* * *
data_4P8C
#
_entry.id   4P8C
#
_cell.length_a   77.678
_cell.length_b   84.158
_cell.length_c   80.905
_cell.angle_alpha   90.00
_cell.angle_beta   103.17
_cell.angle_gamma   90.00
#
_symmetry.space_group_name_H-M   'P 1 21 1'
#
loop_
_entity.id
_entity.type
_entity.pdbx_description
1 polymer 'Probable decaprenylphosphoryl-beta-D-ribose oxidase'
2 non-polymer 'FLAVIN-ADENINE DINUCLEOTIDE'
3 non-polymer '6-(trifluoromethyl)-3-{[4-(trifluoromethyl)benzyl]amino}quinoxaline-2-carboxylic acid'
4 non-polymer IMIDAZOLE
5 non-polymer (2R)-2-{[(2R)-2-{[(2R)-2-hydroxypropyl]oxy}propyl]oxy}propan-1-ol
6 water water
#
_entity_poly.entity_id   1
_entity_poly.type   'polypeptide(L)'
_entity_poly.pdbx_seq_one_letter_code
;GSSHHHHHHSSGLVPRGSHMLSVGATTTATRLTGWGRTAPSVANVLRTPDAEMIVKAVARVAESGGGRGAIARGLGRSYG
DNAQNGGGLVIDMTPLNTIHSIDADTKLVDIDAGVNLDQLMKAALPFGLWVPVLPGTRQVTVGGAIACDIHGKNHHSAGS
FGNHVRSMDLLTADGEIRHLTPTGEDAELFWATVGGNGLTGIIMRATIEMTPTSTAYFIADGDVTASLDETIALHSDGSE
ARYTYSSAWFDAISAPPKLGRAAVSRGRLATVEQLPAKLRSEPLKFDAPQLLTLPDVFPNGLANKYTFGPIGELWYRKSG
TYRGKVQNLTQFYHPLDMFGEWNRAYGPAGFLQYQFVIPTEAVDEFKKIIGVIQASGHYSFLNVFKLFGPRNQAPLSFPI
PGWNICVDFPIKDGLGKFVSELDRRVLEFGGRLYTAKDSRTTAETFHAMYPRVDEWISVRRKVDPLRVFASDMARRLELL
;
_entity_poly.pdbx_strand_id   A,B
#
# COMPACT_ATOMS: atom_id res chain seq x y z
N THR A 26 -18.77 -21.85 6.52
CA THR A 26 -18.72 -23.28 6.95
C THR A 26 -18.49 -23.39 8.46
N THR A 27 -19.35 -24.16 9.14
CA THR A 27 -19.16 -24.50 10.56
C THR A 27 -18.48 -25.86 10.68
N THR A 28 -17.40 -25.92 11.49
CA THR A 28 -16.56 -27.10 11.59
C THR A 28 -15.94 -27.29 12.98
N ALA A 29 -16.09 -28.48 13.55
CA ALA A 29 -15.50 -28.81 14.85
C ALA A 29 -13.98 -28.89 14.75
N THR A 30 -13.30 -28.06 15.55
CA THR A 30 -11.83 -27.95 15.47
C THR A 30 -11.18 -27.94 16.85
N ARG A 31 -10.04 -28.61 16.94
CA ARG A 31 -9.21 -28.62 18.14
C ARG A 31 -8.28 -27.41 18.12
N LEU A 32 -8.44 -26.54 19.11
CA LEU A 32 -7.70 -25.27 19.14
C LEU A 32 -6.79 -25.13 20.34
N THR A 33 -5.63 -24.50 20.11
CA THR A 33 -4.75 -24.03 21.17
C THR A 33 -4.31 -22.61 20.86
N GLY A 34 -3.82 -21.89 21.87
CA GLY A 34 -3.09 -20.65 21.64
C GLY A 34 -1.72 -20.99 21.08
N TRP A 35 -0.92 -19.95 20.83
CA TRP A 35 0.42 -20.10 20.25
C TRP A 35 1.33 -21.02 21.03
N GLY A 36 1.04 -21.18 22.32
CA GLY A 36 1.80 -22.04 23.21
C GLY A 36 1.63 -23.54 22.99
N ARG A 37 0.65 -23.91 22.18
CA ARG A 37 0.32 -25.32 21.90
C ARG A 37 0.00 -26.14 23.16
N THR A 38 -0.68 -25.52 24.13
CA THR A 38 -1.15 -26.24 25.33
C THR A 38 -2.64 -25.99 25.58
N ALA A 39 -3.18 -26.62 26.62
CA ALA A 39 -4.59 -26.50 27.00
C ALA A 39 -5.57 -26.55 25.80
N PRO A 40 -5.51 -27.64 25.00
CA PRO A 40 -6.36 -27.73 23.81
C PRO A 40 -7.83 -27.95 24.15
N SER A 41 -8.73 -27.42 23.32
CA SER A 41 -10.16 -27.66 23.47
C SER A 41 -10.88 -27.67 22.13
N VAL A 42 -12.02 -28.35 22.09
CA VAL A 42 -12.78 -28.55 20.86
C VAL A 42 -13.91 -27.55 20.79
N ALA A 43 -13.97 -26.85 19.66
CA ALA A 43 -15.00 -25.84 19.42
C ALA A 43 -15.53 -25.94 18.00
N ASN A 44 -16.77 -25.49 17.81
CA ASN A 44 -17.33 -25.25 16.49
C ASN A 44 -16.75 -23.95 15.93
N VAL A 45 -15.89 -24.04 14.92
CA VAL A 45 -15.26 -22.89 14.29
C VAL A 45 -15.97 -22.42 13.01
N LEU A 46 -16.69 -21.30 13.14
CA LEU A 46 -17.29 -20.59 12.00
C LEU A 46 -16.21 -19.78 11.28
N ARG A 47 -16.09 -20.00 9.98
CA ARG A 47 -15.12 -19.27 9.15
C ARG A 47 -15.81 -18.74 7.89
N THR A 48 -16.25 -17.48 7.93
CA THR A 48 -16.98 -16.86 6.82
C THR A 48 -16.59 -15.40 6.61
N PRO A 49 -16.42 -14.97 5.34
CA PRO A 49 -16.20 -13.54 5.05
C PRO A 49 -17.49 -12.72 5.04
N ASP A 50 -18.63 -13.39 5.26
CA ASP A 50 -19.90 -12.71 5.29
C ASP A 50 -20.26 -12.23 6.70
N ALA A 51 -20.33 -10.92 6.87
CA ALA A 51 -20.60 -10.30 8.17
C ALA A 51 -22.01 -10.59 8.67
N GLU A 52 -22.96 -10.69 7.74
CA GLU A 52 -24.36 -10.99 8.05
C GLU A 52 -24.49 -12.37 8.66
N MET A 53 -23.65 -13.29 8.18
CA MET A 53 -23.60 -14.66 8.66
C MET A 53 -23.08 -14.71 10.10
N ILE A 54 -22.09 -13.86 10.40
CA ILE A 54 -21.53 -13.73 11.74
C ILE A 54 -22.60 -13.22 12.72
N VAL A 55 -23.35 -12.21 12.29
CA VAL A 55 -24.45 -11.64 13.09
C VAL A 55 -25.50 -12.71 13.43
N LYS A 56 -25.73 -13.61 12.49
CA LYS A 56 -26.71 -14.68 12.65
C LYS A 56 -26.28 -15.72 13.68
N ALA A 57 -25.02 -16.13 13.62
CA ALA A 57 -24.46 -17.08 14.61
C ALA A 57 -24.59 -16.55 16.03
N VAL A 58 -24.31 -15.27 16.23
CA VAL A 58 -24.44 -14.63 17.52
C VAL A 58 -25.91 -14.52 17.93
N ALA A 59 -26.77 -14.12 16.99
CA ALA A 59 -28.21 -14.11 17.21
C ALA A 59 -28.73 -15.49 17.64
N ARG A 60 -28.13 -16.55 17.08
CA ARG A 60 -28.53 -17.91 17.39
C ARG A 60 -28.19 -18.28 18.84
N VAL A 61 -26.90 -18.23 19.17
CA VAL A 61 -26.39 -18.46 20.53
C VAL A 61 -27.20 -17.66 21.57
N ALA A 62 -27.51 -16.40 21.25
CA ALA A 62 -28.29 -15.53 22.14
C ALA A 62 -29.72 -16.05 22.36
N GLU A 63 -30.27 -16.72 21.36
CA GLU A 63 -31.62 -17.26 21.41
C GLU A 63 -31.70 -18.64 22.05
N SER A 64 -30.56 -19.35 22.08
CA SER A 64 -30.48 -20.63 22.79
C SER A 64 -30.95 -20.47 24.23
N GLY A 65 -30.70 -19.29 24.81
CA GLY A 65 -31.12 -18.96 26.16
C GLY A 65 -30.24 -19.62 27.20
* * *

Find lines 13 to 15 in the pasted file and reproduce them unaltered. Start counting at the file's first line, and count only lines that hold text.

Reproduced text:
#
loop_
_entity.id